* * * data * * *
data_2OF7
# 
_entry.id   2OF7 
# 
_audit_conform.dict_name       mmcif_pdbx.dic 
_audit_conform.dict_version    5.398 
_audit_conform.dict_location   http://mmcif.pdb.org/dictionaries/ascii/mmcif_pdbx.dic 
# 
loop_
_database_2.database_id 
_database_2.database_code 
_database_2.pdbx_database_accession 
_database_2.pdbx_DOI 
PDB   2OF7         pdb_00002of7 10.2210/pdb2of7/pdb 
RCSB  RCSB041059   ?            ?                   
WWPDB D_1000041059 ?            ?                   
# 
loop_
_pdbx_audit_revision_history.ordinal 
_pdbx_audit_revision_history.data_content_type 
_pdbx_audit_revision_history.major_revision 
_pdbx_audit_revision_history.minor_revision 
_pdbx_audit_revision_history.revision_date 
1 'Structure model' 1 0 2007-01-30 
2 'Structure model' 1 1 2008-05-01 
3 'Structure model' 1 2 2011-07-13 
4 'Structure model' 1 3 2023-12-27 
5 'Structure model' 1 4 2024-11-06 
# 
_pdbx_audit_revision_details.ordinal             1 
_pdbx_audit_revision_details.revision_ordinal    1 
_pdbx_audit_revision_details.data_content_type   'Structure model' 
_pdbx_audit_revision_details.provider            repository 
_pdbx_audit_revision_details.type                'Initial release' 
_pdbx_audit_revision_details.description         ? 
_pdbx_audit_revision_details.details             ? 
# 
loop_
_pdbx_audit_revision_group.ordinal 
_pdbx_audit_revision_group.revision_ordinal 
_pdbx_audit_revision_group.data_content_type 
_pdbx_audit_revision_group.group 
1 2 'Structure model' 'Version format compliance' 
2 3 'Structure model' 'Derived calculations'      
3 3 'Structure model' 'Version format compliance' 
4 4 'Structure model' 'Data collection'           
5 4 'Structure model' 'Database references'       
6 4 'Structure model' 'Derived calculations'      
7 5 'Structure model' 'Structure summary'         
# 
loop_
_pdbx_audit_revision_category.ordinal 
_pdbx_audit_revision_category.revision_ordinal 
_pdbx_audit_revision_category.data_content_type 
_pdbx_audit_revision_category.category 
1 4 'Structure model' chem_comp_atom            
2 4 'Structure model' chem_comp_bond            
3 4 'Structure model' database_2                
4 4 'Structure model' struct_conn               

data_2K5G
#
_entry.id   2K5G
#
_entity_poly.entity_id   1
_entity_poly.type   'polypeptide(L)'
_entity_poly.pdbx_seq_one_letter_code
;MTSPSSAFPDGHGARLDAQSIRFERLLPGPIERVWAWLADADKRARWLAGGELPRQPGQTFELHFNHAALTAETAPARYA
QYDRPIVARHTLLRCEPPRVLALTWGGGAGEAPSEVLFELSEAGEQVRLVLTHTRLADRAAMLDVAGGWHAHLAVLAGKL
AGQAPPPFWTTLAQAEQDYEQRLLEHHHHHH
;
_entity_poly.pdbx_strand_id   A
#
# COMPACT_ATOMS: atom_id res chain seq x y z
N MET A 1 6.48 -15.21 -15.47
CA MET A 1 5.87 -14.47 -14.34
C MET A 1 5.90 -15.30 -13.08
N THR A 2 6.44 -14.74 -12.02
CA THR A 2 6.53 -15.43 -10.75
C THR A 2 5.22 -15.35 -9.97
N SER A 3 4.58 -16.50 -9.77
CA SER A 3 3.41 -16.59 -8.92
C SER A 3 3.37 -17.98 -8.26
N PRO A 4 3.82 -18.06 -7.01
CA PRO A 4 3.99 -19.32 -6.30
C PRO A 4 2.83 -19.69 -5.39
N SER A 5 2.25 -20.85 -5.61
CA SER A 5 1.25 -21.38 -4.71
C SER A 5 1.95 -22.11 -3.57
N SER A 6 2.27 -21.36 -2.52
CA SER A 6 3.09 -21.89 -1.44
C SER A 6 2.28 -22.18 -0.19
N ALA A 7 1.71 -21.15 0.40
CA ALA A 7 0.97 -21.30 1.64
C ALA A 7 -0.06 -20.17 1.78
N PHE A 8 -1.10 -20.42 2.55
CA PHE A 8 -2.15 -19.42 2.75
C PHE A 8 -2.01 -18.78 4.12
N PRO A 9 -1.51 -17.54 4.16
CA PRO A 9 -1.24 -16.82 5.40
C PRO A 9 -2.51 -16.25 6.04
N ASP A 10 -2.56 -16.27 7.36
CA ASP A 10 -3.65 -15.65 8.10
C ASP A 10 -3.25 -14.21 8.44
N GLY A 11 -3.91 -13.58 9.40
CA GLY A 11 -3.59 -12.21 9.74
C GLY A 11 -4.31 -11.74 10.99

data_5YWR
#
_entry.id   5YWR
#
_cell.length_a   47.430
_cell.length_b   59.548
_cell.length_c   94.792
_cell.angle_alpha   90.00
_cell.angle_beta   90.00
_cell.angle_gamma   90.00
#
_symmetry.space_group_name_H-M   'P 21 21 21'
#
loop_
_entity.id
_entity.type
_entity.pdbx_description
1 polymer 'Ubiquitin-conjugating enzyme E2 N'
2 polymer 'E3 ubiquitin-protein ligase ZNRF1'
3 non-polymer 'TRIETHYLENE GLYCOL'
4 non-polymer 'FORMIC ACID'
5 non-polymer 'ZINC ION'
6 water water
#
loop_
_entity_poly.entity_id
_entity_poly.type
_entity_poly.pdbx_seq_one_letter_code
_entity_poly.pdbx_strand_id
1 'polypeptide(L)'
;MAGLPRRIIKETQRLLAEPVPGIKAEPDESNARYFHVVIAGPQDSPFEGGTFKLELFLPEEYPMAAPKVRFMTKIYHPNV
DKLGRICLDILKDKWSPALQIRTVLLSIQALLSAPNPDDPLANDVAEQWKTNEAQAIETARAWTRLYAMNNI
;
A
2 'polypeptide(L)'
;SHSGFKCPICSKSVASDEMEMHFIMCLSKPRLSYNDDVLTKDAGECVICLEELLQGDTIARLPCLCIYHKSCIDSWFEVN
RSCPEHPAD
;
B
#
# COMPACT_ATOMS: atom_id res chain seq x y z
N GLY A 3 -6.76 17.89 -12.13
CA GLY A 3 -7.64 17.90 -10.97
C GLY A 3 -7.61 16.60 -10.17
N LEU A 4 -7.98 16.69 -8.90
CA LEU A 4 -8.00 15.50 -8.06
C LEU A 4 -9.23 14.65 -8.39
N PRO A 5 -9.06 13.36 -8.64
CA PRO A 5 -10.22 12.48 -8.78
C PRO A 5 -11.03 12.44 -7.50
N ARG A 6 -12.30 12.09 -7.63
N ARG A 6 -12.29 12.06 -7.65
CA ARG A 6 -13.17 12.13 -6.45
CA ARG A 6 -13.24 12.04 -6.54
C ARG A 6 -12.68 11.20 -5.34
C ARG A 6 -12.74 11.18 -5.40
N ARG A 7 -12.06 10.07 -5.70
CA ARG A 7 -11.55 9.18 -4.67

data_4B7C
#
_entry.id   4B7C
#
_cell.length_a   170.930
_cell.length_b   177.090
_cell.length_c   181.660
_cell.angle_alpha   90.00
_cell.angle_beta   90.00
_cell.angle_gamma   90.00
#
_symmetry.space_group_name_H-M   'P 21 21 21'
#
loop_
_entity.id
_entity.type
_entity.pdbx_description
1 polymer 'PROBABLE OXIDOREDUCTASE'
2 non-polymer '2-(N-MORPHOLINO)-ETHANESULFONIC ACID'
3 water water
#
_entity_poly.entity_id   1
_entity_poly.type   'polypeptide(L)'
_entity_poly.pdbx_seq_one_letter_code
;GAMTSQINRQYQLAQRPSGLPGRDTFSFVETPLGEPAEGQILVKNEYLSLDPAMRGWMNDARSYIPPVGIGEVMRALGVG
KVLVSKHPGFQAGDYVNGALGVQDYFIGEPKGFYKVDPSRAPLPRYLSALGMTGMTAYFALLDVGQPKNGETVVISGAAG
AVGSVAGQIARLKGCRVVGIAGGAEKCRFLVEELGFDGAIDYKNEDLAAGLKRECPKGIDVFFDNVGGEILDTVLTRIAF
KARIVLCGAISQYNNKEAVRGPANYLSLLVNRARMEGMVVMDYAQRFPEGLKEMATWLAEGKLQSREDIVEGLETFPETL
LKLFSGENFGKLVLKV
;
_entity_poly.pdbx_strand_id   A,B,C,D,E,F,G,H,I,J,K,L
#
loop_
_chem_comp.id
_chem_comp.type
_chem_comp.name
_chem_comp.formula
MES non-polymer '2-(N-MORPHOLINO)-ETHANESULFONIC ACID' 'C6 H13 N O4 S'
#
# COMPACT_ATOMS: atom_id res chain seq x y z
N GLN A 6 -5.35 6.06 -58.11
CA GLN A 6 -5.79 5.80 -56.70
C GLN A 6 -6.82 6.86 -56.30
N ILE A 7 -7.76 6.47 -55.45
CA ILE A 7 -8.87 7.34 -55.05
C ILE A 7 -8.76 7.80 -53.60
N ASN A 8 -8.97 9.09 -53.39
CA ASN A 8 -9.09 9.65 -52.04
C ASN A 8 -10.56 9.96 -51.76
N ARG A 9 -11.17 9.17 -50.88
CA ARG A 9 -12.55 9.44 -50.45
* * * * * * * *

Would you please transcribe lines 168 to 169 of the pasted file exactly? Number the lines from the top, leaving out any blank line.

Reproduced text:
#
_cell.length_a   170.930